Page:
JOHOR BARU: Holding the general election during the monsoon was not a ploy to force low voter turnout and the Opposition should stop harping on the issue, says MIC vice-president Datuk M. Asojan (pic).He said Barisan Nasional did not need a low voter turnout to win.
“The Prime Minister decided to dissolve Parliament as his government was not stable, especially after 12 of his own Cabinet ministers decided to send a letter to the King behind his back,” he said in an interview.
Asojan said the previous government was also constantly being held at “ransom” by certain leaders.
“Without a stable government, people will not want to come and invest here. We can see the evidence of this with the slide of our currency,” he added.
Asojan, who is the Segamat parliamentary coordinator, said returning the mandate to the people via the 15th General Election would bring about political stability in the country.
He added that the people needed to decide on who they prefer to lead the country as they had experienced the leadership of almost every coalition including 60 years under Barisan, 22 months under Pakatan Harapan, 18 months under Perikatan Nasional and the latest under a Barisan-led Prime Minister.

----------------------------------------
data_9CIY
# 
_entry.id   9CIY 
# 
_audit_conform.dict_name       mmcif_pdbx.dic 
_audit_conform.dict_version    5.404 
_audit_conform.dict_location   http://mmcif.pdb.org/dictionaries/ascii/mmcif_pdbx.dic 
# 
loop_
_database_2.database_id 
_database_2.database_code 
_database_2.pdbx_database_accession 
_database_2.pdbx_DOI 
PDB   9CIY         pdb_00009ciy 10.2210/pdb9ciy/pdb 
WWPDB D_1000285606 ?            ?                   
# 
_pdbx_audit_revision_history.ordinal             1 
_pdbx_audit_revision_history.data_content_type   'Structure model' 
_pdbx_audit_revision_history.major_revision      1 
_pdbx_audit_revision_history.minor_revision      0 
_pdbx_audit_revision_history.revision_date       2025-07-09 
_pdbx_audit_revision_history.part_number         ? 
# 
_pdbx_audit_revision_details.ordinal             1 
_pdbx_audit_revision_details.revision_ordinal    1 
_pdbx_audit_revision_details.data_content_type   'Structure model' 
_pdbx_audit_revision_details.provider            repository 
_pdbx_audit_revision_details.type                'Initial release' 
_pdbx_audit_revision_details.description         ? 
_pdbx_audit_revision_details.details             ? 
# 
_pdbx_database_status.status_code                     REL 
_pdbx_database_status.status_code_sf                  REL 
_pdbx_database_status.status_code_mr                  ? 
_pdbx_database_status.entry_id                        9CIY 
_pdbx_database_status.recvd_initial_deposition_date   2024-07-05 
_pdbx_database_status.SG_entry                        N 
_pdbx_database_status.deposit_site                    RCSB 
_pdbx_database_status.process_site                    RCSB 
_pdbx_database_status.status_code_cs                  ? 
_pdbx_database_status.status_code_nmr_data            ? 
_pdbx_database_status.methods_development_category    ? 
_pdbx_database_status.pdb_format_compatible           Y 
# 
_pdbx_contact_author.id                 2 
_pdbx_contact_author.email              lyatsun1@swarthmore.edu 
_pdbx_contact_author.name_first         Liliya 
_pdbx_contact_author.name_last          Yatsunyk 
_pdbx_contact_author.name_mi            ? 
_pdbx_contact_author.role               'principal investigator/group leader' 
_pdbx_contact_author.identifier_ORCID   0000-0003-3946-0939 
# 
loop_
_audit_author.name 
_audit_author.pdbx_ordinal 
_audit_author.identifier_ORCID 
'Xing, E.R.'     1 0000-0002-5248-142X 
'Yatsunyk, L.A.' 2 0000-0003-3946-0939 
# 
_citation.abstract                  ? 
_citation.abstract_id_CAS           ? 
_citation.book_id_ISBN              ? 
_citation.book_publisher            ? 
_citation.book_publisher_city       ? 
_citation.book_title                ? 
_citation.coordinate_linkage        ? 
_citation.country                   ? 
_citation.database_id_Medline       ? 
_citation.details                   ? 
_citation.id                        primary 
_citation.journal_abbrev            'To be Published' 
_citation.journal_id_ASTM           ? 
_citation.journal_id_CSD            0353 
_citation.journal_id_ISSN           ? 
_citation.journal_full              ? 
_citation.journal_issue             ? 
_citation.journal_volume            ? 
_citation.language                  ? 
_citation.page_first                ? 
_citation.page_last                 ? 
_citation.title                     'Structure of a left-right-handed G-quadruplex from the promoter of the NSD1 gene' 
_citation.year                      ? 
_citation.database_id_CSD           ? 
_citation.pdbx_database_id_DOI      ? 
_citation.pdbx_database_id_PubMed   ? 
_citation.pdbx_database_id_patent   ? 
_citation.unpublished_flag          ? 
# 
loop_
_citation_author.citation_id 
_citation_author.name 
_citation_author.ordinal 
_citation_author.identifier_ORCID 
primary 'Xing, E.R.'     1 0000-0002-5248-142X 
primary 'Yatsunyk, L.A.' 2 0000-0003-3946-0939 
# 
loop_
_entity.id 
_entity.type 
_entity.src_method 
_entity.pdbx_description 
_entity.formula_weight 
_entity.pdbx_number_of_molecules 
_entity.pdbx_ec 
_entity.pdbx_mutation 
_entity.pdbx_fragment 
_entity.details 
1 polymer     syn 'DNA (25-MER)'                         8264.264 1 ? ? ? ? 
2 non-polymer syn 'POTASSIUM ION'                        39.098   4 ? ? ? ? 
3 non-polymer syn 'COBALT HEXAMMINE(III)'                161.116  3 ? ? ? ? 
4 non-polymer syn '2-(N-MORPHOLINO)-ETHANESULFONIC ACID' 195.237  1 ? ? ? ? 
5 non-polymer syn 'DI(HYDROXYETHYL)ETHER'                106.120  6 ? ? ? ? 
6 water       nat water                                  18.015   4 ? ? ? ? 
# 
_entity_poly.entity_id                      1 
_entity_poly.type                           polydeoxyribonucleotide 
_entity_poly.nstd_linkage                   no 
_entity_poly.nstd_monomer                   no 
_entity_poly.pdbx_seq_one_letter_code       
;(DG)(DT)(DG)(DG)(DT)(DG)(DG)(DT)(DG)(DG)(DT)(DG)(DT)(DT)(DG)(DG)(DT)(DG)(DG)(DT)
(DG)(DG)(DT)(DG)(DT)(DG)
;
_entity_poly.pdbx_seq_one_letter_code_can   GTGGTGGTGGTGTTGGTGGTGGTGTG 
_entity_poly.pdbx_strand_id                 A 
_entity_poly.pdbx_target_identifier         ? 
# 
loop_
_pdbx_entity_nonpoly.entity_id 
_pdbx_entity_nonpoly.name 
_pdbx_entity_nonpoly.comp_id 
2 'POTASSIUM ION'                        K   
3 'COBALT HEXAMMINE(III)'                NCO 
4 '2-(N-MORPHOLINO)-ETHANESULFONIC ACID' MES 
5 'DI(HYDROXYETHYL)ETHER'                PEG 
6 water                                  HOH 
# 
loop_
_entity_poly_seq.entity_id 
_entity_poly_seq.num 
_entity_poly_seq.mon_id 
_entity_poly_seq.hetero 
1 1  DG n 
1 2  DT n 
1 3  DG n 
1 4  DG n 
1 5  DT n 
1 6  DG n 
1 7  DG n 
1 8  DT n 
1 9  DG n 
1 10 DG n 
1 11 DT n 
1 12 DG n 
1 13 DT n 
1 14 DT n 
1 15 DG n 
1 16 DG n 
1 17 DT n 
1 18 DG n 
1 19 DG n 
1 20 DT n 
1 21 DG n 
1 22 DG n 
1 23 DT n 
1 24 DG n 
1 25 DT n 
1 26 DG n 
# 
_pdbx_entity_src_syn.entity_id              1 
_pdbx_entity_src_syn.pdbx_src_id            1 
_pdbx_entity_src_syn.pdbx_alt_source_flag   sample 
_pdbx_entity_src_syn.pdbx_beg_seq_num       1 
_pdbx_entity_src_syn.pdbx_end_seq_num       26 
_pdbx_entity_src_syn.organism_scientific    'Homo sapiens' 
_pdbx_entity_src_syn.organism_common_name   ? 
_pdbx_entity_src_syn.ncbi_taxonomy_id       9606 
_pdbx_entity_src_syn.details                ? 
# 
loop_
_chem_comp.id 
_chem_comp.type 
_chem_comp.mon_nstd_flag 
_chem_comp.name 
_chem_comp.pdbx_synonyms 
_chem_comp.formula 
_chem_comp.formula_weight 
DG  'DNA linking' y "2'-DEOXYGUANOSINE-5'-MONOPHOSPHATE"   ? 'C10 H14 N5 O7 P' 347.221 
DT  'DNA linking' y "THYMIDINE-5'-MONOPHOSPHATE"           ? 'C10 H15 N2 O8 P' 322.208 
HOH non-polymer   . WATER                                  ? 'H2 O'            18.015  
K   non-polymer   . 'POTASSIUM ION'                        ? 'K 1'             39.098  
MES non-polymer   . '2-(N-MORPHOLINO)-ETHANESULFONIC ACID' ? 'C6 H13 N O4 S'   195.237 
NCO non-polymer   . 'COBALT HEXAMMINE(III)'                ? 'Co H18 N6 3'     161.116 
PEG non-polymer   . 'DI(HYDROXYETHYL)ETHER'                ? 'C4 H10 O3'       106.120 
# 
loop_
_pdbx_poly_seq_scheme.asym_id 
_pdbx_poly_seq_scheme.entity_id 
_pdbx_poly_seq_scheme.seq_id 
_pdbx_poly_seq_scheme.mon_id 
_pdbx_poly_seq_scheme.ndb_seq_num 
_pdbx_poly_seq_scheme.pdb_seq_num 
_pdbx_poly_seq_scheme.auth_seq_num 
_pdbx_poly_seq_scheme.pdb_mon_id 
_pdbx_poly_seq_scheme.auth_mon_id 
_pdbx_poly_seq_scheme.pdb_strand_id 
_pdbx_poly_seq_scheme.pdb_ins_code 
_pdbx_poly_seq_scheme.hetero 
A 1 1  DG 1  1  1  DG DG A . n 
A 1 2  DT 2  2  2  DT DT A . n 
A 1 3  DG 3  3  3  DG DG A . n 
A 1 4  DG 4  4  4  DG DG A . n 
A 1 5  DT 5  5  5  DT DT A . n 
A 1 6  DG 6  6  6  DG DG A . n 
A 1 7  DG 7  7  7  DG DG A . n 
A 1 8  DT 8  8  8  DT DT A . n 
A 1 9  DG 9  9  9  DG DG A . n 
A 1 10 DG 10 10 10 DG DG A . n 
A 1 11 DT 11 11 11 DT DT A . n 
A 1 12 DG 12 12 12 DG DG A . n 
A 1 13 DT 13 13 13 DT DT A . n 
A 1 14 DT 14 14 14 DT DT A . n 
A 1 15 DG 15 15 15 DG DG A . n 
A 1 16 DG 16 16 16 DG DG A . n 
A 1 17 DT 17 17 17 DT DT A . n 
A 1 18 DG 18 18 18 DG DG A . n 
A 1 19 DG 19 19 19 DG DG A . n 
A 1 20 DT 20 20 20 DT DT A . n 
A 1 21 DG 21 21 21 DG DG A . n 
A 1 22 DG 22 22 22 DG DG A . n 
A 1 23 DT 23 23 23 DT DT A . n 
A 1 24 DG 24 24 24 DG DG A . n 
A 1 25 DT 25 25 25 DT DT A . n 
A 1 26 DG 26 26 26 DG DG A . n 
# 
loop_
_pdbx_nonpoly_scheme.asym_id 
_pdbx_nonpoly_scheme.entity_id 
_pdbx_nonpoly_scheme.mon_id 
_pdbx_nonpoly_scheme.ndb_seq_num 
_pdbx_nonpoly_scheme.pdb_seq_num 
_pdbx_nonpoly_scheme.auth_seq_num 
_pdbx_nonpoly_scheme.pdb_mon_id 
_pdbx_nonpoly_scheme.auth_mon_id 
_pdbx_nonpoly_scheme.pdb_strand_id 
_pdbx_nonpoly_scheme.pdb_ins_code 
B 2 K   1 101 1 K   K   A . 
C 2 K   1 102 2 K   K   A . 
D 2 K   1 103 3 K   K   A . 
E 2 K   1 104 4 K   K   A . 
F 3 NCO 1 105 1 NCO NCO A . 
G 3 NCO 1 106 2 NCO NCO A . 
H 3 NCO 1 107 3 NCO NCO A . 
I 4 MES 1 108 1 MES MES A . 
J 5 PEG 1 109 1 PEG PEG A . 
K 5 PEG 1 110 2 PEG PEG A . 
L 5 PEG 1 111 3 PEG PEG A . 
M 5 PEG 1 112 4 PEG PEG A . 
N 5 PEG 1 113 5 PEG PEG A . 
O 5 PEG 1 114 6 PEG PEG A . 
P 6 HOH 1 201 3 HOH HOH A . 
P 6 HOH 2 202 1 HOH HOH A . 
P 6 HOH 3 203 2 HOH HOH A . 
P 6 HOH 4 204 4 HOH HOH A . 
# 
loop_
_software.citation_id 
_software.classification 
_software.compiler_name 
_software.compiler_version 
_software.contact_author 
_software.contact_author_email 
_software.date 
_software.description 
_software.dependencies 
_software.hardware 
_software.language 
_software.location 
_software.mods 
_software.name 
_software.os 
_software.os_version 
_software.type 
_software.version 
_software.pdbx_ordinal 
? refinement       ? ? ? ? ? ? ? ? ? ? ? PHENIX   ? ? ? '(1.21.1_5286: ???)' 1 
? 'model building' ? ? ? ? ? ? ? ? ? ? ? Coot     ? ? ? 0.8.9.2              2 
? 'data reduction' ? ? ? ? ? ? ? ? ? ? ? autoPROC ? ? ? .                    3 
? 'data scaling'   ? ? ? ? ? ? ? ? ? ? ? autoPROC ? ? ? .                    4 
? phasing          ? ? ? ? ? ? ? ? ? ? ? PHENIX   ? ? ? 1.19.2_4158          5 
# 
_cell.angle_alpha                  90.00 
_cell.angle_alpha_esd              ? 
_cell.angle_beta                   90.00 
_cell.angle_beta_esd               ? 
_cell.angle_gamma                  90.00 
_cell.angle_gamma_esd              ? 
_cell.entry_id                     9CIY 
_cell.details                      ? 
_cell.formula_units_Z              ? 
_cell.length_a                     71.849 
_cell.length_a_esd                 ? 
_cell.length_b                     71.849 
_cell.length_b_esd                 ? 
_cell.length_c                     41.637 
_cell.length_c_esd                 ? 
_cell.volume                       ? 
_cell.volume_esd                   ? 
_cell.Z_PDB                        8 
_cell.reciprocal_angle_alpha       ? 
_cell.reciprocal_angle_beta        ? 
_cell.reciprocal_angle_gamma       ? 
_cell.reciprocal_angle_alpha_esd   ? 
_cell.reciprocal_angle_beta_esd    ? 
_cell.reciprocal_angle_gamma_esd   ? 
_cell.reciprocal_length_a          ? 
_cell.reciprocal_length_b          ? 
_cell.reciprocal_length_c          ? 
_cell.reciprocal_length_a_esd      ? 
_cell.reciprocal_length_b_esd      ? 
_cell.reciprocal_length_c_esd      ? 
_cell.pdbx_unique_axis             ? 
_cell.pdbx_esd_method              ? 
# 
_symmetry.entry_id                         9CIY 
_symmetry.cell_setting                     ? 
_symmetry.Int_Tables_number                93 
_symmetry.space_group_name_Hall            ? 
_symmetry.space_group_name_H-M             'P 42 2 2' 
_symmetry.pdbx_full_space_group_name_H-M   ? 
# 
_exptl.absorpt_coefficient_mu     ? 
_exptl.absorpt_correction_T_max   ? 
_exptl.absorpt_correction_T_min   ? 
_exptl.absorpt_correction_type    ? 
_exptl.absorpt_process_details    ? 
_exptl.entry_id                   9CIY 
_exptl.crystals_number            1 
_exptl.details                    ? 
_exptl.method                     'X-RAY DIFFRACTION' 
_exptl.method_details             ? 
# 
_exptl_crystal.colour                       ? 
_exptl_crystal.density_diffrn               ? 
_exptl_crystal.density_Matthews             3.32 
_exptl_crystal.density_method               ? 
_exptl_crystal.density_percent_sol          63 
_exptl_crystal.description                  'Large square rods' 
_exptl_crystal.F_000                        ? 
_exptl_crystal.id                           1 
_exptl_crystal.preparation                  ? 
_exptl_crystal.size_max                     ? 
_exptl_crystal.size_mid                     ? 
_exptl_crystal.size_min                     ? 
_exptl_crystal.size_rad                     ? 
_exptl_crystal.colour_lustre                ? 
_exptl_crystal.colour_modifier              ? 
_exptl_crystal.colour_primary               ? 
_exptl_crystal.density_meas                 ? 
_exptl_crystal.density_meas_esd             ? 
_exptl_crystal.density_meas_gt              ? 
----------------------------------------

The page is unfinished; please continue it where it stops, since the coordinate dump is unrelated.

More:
“I hope the Opposition will focus their efforts on winning or retaining their seats, instead of blaming Barisan for holding the election during the monsoon season.
“Global warming and climate change have caused weather patterns worldwide to change.
“Segamat this year experienced flooding in January and February instead of the usual year-end,” he added.
The Great Johor Floods of 2006/2007 were attributed to heavy rainfall in Segamat towards the end of December 2006.
The floods later spread to almost all 10 districts statewide, displacing over 100,000 people.
The amount of rainfall was described as something that happens only once every 100 years.
The month-long catastrophe caused huge losses and claimed about a dozen lives.
Another major flood hit the state soon after the Tenang by-election in 2011, displacing almost 50,000 people with Segamat and Kota Tinggi among the worst hit.
Since then, flooding has occurred every year, affecting almost 5,000 people each time.
Asked as to whether he would be contesting the Segamat parliamentary seat, Asojan was coy and said he would leave it to the MIC president and Barisan chairman to decide.
Segamat, a traditional MIC seat, was held by Datuk Seri Dr Edmund Santhara Kumar, a PKR man who is now with Parti Bangsa Malaysia.